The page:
POSITION OF CARRIER: The employes allege that Supervisor Highfill violated Rule 26 of the agreement by performing telephone maintainers' work on dates of claim. It is the position of the carrier that Mr. Highfill did nothing more than perform that work which was necessary in the exercise of his duties as supervisor. Mr. Highfill fulfilled his obligation as a supervisor in responding to the call by the general yardmaster when the round-robin failed and in seeing and knowing that the new methods for splicing cable worked properly. The claims for August 28 and September 1-4 must be denied for that reason. The carrier does not know the basis for the claim that Mr. Highfill buzzed out a cable since he did not perform such work on the date of claim. The claim for August 31 must be denied because not supported by the facts. In addition, the claimants are telephone maintainers who are paid a monthly rate to cover all services rendered on the dates of claim and would not have received additional compensation even if called to perform the work in dispute. The monetary payment requested is not supported by the agreement in any event.

It is the duty of any supervisor to know how work is to be done, especially where new equipment is used. The supervisor can fulfill this duty in some cases only by practical experience in working with the equipment. He must check to see that the work done by the men under his jurisdiction is performed properly and here again he can fulfill this duty only if he first knows how the work is to be performed. In the case of the failure of the roundrobin system, men were not completely familiar with the equipment since it was new. Mr. Highfill properly fulfilled his obligation as supervisor by responding to the call since he then was not sure that the telephone maintainers were sufficiently familiar with the equipment to take appropriate corrective measures in case of a serious equipment failure. It turned out that the difficulty was something so simple that even the employes operating the equipment could have taken care of.

In connection with the splicing of cable, Mr. Highfill did no more than was necessary to acquaint himself with the new patented devices which the company was trying. In turn, the supervisor in the normal discharge of his duties must instruct his men in certain phases of the work with which they are not thoroughly familiar. In carrying out these phases of his duties, it may appear to the uninitiated that he is doing maintainer's work, but this is not the case. There is no contention that Mr. Highfill continued to do such work after the telephone maintainers were instructed in the techniques used in making splices with the new devices.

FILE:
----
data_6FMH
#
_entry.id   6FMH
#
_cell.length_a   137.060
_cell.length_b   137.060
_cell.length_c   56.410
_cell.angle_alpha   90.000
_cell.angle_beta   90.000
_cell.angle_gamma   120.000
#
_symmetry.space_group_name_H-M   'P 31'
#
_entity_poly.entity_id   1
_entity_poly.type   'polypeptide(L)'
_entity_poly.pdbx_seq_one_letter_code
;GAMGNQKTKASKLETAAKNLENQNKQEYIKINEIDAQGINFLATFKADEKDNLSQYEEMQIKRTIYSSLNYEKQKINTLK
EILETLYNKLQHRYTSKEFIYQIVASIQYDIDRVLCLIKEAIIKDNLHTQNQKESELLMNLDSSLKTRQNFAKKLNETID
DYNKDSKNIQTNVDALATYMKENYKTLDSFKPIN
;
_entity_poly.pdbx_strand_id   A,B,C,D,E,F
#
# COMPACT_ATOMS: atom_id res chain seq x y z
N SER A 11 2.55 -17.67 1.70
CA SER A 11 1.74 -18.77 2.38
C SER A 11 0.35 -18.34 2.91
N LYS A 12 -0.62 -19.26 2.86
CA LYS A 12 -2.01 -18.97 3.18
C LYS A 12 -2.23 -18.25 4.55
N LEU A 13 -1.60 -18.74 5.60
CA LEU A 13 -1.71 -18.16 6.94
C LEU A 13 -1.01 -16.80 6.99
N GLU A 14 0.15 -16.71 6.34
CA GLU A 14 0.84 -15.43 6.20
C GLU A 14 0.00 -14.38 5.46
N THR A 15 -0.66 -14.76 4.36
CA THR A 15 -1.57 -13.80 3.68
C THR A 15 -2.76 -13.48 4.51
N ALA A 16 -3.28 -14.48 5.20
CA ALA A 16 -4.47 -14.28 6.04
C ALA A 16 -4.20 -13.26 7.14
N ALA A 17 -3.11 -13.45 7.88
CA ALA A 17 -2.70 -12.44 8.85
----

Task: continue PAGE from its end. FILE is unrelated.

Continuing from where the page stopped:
It is apparent from the foregoing that Mr. Highfill did nothing more than fulfill his obligation as a supervisor in responding to the call of the general yardmaster and of inspecting the methods used in splicing cable. The agreement recognizes that it may be necessary from time to time for a supervisor to perform work in connection with his duties. This is evident from the second paragraph of Rule 26, which reads:

“This rule does not prohibit foremen in the exercise of their duties to perform work."

Mr. Highfill was doing nothing more than fulfilling his duty as supervisor in performing the work described above. The very rule relied on by the employes recognizes the necessity for a foreman to perform work on occasion.

As to the claim for August 31, 1959, Supervisor Highfill denied that he buzzed any cable on that date. He made that statement when the claim was filed with him and the carrier has not been able to determine the reason for the filing of a claim for that date. As far as we know, no cable work was done on August 31st at Kansas City and no cable was buzzed out. Apparently there has been some misunderstanding at Kansas City, for there is no basis for a claim for that date.

Although there is no basis for the claims as pointed out above and the claims should be denied for that reason, we point out that the dates of the claims herein fell on one of the first five days of the claimants' work week. Under the express provisions of Rule 107 (c), each is paid a monthly rate to cover all services rendered on such days. Even if the claimants had been called or had been used for the work involved, they would have received no additional compensation above and beyond their monthly rate. General Chairman Muschietty in a letter dated November 11, 1959, addressed to the chief personnel officer, agreed claimants would have received no additional compensation even if called. There he stated: